False Nuclear Emergency Alert Sent to Millions in Canada

Published on January 14, 2020

A false nuclear emergency alerted millions of Canadians Sunday morning about an “incident” at a nuclear power plant, east of Toronto—was a mistake. 

Nuclear Emergency Terrifies Canadians 

Phone’s sounding an emergency broadcast woke up residents throughout the Canadian province of Ontario, alerting them about an unspecified incident occurring at the Pickering Nuclear Generating Station. 

“There has been NO abnormal release of radioactivity from the station and emergency staff are responding to the situation. People near the Pickering Nuclear Generating Station DO NOT need to take any protective actions at this time,” according to a Reuters screenshot. 

Although there was “NO abnormal release of radioactivity,” the alert’s lack of information about the incident terrified people. 

“I just got an alert saying Radiological Hazard Over.  That is the second scariest alert I’ve gotten today. #Pickering #Amber #EmergencyAlert”

-Kevin Frankish (@KevinFrankish) Jan 12, 2020
Second Message Confirms The Alert Was a Mistake

The first phone alert was sent around 7:30 am, and utility officials sent another one almost two hours later, saying the initial message was an error.

“There is NO active nuclear situation taking place at the Pickering Nuclear Generating Station. The previous alert was issues in error. There is no danger to the public or environment. No further action is required,” a screen shot of the notification.

But Ontario Mayor Dave Ryan said while he is happy this alert was not an actual emergency, he is demanding a full-on investigation.  

“Like many of you, I was very troubled to have received that emergency alert this morning. While I am relieved that there was no actual emergency, I am upset that an error such as this occurred. I have spoken to the Province, and am demanding that a full investigation take place”.

-Mayor David Ryan ( @mayordaveryan) Jan, 2020

To add some clarity and quell questions and concerns, Ontario’s Solicitor General said the phone alert was issued during a routine exercise, and the public should have never received a notification.

“The Government of Ontario sincerely apologizes for raising public concern and has begun a full investigation to determine how this error happened and will take appropriate steps to ensure this doesn’t happen again”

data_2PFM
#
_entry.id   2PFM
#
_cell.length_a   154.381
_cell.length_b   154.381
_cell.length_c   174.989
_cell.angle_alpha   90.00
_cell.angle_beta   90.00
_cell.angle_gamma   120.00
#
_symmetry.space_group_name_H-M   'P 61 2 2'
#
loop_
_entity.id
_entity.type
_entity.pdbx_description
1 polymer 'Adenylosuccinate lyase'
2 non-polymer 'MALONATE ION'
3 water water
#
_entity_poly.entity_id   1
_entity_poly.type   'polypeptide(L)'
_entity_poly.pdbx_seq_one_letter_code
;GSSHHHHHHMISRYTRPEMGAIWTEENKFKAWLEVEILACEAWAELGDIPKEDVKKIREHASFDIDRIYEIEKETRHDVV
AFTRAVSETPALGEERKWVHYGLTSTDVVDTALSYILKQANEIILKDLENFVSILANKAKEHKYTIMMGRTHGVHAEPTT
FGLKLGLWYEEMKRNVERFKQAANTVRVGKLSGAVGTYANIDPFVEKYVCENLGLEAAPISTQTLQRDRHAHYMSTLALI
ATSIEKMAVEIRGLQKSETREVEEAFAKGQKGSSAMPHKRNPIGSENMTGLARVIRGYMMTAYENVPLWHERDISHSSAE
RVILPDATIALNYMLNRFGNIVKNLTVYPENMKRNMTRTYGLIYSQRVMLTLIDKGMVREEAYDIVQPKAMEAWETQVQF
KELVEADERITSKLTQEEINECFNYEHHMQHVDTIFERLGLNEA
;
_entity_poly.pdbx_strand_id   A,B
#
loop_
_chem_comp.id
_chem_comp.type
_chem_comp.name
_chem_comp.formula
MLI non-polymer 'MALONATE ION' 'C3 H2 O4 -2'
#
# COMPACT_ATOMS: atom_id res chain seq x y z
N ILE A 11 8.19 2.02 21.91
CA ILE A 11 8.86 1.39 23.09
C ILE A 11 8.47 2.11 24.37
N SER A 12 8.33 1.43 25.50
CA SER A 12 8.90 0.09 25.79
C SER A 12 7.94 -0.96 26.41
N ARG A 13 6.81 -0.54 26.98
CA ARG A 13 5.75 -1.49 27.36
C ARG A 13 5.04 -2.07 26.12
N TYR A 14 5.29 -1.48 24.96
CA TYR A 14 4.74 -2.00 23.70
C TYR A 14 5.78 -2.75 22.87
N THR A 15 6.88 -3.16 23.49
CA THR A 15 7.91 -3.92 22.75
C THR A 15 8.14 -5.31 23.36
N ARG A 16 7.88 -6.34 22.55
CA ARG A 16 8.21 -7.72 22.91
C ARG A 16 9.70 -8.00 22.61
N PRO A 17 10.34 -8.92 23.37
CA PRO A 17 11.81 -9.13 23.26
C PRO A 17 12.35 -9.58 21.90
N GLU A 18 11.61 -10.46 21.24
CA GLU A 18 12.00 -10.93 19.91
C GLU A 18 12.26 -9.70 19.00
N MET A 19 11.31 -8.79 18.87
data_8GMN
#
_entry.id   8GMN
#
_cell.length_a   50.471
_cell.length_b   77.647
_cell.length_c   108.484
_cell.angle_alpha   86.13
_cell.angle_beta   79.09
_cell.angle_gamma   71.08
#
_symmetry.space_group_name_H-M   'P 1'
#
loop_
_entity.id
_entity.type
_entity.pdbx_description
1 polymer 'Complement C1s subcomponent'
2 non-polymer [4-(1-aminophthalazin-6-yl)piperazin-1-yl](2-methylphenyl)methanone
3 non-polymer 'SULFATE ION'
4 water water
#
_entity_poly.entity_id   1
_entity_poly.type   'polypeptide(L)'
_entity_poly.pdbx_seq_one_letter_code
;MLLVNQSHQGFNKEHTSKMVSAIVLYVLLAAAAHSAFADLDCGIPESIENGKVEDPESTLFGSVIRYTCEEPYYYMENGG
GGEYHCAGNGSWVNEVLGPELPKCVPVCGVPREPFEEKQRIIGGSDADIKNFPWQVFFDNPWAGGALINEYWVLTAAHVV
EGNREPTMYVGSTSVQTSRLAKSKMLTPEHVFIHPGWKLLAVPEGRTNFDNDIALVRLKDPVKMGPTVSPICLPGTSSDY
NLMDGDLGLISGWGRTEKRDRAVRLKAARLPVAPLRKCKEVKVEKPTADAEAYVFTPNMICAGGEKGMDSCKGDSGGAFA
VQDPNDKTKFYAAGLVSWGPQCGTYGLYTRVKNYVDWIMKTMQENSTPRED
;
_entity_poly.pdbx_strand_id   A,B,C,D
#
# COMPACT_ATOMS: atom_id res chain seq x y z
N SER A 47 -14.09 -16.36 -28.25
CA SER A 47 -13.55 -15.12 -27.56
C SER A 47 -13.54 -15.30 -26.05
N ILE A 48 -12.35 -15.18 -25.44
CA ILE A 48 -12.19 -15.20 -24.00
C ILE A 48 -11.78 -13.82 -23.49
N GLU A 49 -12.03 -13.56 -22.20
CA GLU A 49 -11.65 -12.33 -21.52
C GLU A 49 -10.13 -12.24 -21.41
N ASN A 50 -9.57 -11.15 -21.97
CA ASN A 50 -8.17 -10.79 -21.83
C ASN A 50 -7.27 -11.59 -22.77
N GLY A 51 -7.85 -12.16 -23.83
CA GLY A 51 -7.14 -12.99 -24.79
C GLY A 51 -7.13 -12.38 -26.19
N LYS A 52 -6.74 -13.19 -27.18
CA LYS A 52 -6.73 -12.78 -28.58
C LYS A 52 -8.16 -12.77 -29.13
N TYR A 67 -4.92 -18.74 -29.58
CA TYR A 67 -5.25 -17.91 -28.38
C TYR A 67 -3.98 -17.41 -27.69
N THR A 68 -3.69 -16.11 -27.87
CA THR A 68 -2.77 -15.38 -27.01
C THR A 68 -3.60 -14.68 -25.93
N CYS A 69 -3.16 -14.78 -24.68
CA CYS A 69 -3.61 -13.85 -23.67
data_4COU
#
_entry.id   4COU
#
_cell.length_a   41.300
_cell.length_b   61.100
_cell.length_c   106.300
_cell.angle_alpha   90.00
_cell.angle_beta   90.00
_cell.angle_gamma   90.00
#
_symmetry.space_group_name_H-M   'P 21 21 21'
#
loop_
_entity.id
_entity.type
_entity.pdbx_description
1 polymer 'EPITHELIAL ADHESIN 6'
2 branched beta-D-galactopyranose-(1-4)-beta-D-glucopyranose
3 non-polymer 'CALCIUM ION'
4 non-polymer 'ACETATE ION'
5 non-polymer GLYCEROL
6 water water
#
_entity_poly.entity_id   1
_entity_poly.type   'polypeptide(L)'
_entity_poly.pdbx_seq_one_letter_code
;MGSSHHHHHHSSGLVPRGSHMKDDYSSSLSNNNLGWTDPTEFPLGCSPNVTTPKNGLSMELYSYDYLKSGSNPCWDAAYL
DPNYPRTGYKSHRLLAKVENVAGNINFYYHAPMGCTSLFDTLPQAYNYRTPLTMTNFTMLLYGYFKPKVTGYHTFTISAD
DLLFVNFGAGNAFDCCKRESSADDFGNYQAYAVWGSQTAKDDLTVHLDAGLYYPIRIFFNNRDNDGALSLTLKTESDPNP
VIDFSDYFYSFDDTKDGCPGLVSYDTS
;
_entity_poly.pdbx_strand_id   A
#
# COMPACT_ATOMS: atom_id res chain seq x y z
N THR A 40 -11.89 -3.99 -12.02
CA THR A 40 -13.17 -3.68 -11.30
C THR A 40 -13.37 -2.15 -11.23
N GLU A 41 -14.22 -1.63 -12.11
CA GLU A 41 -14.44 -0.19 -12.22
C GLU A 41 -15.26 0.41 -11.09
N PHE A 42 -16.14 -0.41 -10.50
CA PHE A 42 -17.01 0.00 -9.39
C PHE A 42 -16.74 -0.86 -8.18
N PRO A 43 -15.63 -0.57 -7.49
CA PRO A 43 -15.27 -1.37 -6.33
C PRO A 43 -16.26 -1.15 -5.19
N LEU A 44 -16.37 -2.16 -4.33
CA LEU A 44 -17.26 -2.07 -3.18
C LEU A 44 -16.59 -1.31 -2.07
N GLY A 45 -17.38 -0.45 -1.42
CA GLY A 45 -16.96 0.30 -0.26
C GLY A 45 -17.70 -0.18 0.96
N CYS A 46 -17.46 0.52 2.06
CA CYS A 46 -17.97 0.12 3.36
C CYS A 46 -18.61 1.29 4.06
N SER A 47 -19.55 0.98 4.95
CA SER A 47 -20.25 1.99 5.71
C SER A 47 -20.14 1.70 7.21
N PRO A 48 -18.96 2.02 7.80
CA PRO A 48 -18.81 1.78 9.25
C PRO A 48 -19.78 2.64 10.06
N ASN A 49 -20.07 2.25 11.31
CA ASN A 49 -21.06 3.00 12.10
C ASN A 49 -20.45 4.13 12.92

-Ontario Solicitor General Sylvia Jones ( @SylviaJonesMPP)
The Message’s Lack of Clarity

But the issue remains in the message’s lack of clarity and complex long paragraph.  

Terry Flynn, Crisis management and communications teacher at McMaster University, told Global News these messages need to be clear, concise and include instructions. 

“It’s like a doctor going to tell a patient they have cancer, but they have the most treatable form of cancer and they have a 99 per cent survival rate. As soon as somebody hears cancer — they stop processing. I didn’t read anything beyond ‘an incident at a nuclear plant’ until later on. I stopped short,” Flynn said.

However, he says this mistake poses the risk of people ignoring these emergency alerts. 

“It could lead to people ignoring them,” Flynn said. “We have too many messages to process and this goes into our automatic cognitive garbage pail.”

Reminiscent of The Emergency Alert Hawaii Sent

The error is similar to the incident in Hawaii in January 2018; when the state sent a message warning locals about an incoming ballistic missile.

James Sean Shields was so frightened he suffered a severe heart attack and was rushed to Straub Medical Center. He went into cardiac arrest and had life-saving CPR performed on, defibrillation and then surgery. 

It took almost 40 minutes for the state to correct the mistake and send a second message. 

Human And Technical Error

Numerous investigations concluded an employee misunderstood a drill for an actual missile heading to the island. It wasn’t his first time and was fired.

And although it was the operators mistake, expert in disaster and emergency management at York University, Jack Rozdilsky, said the layout of the menus are confusing.

“That was a mistake by an operator, but at the same time, the investigation showed that the way the menus were designed in the system could’ve been done better to assist the operator in making selections,” he said. “It could be a combination of human and technology.”

This is what the menu structure look like:

Which is really confusing from an operators standpoint. The categories are scrambled and there is no organization.

According to Global News, Ontario’s province’s auditor general pointed out in 2017 the provincial emergency management programs needed better oversight and coordination.

And Flynn said the state needs to learn from this mistake so it won’t happen again.

“Somebody made a mistake. We’re pretty forgiving people, but (what) did we learn from this and how do we guarantee that this will never happen again?”

Kevin Pichinte is a staff writer at Grit Daily. Based in Los Angeles, he is a news associate at ABC7 and was formerly a digital news intern at NBC7 and TLM20. At Grit Daily, he covers entertainment and culture news.

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